Duck Dynasty star does not deserve judgment
Molly Block Opinions Columnist Journalism senior
should not be so quick SPhilociety to judge “Duck Dynasty” star Robertson for exercising his
freedom of speech and giving his opinion about a subject that clashes with his family’s Christian beliefs. From the first episode of the popular A&E television series, Robertson made it very clear to viewers that he and his family are Christians. It was not overstated or made into a big deal, but fans of the show knew that the family from Monroe, La., followed the teachings of the Holy Bible. As the family gathered around the dinner table, Robertson would say a prayer before supper. It does not matter if other people agree with the family’s beliefs or not, Christianity is evidently important to them and influences how they choose to live. Knowing this, it makes sense that Robertson would feel the way he does about gay marriage. Now, I am not saying that Robertson should have said what he did. I am simply stating his comments should not come as a surprise to anyone. If there are people who have a problem with his way of thinking, they can simply make the decision to not watch the show. In no way should he have ever been suspended from the show for merely speaking his beliefs. As American citizens, everyone should be able to express his or her opinions, even if it has become culturally unpopular. According to a December 2013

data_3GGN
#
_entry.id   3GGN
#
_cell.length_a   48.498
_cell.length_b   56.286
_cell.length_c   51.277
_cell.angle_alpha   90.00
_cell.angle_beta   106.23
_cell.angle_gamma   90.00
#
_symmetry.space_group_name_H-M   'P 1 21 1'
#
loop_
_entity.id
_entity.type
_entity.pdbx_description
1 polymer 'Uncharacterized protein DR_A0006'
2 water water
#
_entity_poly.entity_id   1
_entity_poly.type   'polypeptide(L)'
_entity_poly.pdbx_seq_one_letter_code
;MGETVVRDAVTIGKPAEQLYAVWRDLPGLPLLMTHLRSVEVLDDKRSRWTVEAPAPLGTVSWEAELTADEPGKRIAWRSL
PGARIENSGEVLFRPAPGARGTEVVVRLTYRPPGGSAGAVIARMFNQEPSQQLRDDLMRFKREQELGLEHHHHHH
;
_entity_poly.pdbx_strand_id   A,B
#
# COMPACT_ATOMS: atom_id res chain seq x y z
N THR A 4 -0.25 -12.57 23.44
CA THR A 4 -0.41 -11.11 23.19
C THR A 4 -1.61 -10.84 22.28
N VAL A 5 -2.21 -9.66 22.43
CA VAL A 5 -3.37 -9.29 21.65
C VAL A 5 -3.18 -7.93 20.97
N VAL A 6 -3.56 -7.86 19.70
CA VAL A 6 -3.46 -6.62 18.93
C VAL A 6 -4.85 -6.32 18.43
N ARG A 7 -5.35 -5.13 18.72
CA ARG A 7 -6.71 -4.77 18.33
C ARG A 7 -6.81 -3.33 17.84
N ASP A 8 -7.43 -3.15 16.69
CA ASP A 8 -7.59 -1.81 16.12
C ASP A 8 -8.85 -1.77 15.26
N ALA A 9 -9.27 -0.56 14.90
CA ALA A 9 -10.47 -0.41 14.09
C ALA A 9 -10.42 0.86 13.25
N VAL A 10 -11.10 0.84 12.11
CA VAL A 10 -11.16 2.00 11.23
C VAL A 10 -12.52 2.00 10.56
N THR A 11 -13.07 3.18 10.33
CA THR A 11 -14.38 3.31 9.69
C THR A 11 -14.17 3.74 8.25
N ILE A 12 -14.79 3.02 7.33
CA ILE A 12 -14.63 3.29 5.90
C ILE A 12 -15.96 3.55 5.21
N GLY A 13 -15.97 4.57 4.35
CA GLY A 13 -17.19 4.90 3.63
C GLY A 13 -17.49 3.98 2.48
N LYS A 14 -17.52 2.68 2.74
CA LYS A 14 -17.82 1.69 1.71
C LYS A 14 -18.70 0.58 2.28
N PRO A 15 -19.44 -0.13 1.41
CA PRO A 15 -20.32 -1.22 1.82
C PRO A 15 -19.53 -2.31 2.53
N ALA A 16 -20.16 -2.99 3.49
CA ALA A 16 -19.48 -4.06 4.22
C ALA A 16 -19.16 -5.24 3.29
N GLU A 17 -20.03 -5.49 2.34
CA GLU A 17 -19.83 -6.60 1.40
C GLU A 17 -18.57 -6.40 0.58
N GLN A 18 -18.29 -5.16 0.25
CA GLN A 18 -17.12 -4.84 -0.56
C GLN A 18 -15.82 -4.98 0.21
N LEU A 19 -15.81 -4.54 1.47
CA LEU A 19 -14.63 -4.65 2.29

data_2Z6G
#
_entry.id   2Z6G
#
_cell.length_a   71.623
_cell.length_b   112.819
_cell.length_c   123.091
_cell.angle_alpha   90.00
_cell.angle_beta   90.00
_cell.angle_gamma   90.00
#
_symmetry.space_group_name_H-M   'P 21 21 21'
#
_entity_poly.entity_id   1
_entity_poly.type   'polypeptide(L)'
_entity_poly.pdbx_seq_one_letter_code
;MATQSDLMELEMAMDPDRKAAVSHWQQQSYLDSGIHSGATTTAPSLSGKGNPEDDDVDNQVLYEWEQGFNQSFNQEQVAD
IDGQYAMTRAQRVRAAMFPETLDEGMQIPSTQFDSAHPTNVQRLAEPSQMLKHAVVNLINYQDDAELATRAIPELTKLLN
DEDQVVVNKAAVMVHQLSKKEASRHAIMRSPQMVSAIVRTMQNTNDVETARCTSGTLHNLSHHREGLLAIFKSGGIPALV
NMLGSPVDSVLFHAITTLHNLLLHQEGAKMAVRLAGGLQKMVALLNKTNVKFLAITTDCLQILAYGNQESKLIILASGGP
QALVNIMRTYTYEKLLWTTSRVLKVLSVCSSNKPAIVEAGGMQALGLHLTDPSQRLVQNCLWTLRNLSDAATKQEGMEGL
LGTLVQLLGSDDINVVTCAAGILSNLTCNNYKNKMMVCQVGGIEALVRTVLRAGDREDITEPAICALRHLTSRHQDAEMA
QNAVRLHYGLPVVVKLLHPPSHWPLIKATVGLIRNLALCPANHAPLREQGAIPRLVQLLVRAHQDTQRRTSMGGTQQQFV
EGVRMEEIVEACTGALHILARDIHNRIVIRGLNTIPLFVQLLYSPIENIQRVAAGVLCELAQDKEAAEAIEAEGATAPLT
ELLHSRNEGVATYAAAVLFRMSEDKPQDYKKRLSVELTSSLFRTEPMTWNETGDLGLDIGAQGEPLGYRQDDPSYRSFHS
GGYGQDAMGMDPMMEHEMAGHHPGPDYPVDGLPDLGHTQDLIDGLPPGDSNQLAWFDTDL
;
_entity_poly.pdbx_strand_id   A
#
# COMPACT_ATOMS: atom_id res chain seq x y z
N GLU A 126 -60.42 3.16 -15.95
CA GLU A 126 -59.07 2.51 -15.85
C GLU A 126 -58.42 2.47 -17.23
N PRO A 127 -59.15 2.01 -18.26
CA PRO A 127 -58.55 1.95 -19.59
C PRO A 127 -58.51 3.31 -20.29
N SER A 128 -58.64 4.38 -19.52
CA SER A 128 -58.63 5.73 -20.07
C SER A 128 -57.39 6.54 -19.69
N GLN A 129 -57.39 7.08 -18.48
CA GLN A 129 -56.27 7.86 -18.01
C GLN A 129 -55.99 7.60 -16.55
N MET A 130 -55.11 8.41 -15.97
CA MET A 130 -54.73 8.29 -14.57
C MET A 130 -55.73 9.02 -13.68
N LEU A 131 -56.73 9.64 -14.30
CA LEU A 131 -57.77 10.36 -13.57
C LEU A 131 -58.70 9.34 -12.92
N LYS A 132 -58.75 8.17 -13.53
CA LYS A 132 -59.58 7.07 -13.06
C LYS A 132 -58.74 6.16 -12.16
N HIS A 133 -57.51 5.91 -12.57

article from Fox News, Robertson paraphrased Paul’s letter to the Corinthians in the Bible by saying, “Don’t be deceived. Neither the adulterers, the idolaters, the male prostitutes, the homosexual offenders, the greedy, the drunkards, the slanderers, the swindlers—they won’t inherit the kingdom of God. Don’t deceive yourself. It’s not right.” Of course, not everyone is going to agree with Robertson’s way of thinking, and that is perfectly all right. Many people view Robertson as a hateful, insensitive redneck. I do not believe it is right to decide someone is hateful and intolerant just because they do not support gay marriage. Whether or not Robertson’s comments were out of line, they are the beliefs which he holds to be true, and it certainly does not make him a bad person for saying so. As a fan myself, I like Duck Dynasty because unlike so many other reality TV shows that are just garbage, the television series is a family show. According to the same Fox News article, Duck Dynasty became the most-watched non-fiction cable TV show of all time in 2013. There must be a reason for this, and I believe it is because parents are so tired of their children watching shows that put negative values on display. Teen Mom, for example, very obviously promotes teen pregnancy. On the other hand, Duck Dynasty sends a totally different message, and it is quite refreshing. There is little to no cursing in the show, no backstabbing and nobody gets naked. Our world would be a better place to live in if people decided to act more like the Robertsons and less like the Kardashians. Christianity aside, Phil Robertson is a decent guy with good morals and values. He should not have been temporarily suspended from his show nor judged so harshly for expressing his beliefs. If someone does not agree with his opinions, that person should not watch the show. It really is that simple.